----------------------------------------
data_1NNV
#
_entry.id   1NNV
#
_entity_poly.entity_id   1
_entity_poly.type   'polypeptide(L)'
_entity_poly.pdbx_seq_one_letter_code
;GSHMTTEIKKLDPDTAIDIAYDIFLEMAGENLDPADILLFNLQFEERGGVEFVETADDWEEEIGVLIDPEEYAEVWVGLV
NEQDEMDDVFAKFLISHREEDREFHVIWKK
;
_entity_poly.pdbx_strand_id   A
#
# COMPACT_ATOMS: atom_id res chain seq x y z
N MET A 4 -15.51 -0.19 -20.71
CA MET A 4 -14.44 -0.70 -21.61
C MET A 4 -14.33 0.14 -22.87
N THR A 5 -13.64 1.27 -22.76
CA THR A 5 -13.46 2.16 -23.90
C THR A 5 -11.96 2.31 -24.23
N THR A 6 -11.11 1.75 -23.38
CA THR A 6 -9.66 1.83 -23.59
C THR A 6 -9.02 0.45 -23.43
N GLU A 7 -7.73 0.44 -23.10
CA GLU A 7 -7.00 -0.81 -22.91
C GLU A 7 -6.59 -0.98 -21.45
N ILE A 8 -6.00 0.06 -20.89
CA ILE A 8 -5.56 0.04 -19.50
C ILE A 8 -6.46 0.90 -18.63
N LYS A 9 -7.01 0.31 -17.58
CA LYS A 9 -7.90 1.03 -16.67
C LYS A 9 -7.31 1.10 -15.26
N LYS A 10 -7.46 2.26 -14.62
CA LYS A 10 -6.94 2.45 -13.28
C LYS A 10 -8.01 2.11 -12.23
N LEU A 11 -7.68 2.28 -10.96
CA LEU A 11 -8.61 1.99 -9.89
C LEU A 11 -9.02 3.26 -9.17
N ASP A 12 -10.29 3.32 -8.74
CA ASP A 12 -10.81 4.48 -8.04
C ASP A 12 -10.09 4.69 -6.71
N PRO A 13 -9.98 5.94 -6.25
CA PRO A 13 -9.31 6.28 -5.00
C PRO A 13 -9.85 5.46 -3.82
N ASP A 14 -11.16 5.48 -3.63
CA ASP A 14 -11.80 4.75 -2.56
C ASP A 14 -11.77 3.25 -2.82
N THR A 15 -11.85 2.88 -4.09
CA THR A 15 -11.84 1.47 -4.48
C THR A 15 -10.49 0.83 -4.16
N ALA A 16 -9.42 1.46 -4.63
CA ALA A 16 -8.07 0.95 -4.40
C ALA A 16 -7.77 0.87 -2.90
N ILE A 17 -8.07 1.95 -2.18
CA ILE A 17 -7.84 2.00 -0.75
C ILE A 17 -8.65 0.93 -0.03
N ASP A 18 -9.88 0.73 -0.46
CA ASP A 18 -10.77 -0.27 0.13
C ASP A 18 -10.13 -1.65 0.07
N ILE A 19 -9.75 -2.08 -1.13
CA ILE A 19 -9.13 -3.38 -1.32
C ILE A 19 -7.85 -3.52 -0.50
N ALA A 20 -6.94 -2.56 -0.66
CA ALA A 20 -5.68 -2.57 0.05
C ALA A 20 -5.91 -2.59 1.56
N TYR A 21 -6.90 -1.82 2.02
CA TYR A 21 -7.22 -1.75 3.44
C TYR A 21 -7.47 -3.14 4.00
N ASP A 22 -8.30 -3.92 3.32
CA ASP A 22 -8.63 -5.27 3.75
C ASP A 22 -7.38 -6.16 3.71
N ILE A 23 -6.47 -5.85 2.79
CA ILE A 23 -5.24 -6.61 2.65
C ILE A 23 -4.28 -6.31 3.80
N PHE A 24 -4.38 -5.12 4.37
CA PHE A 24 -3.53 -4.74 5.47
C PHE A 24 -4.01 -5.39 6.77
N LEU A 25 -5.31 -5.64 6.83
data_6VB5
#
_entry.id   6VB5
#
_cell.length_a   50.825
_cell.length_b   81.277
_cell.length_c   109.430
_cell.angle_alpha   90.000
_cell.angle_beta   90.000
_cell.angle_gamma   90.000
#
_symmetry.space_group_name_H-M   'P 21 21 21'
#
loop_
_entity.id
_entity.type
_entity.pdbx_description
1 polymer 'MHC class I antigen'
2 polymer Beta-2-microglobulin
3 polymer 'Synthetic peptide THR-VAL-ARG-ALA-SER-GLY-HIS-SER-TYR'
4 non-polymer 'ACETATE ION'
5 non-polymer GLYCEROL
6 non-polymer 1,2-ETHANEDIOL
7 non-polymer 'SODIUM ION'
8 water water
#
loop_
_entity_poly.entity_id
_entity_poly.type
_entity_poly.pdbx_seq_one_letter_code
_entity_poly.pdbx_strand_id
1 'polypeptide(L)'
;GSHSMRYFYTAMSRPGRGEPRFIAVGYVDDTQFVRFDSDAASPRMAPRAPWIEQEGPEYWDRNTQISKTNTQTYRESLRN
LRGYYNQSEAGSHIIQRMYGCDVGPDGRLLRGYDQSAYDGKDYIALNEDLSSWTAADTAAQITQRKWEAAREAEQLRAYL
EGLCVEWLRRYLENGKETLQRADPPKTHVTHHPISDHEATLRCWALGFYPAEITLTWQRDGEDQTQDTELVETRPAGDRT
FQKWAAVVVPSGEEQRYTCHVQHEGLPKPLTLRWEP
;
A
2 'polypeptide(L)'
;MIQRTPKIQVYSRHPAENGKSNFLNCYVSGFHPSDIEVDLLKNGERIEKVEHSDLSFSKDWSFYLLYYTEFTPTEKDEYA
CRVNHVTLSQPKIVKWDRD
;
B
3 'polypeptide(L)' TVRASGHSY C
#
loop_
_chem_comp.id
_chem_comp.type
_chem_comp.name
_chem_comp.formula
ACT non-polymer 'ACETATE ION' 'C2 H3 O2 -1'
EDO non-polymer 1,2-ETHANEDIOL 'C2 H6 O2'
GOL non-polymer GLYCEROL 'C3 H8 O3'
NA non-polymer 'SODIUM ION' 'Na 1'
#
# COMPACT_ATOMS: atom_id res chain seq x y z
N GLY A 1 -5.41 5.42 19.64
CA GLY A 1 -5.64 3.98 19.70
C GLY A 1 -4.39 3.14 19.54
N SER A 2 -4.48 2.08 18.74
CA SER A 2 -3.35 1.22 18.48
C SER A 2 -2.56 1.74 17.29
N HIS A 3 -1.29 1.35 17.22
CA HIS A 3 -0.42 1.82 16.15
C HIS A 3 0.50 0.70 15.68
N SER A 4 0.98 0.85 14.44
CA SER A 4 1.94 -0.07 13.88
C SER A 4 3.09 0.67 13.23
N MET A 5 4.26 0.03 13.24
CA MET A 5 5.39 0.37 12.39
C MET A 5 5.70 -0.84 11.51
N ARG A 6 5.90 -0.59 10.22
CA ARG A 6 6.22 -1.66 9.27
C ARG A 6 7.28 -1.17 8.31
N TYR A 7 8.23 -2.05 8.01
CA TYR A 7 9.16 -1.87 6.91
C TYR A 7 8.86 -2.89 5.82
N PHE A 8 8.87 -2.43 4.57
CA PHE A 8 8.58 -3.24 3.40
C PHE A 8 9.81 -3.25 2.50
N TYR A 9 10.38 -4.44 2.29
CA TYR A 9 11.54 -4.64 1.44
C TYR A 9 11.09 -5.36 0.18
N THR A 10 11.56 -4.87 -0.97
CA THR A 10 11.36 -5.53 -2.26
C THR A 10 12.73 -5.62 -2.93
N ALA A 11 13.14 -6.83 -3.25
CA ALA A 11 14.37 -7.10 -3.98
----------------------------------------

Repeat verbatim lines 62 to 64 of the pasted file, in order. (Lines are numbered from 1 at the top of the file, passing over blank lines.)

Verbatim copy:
N ALA A 20 -6.94 -2.56 -0.66
CA ALA A 20 -5.68 -2.57 0.05
C ALA A 20 -5.91 -2.59 1.56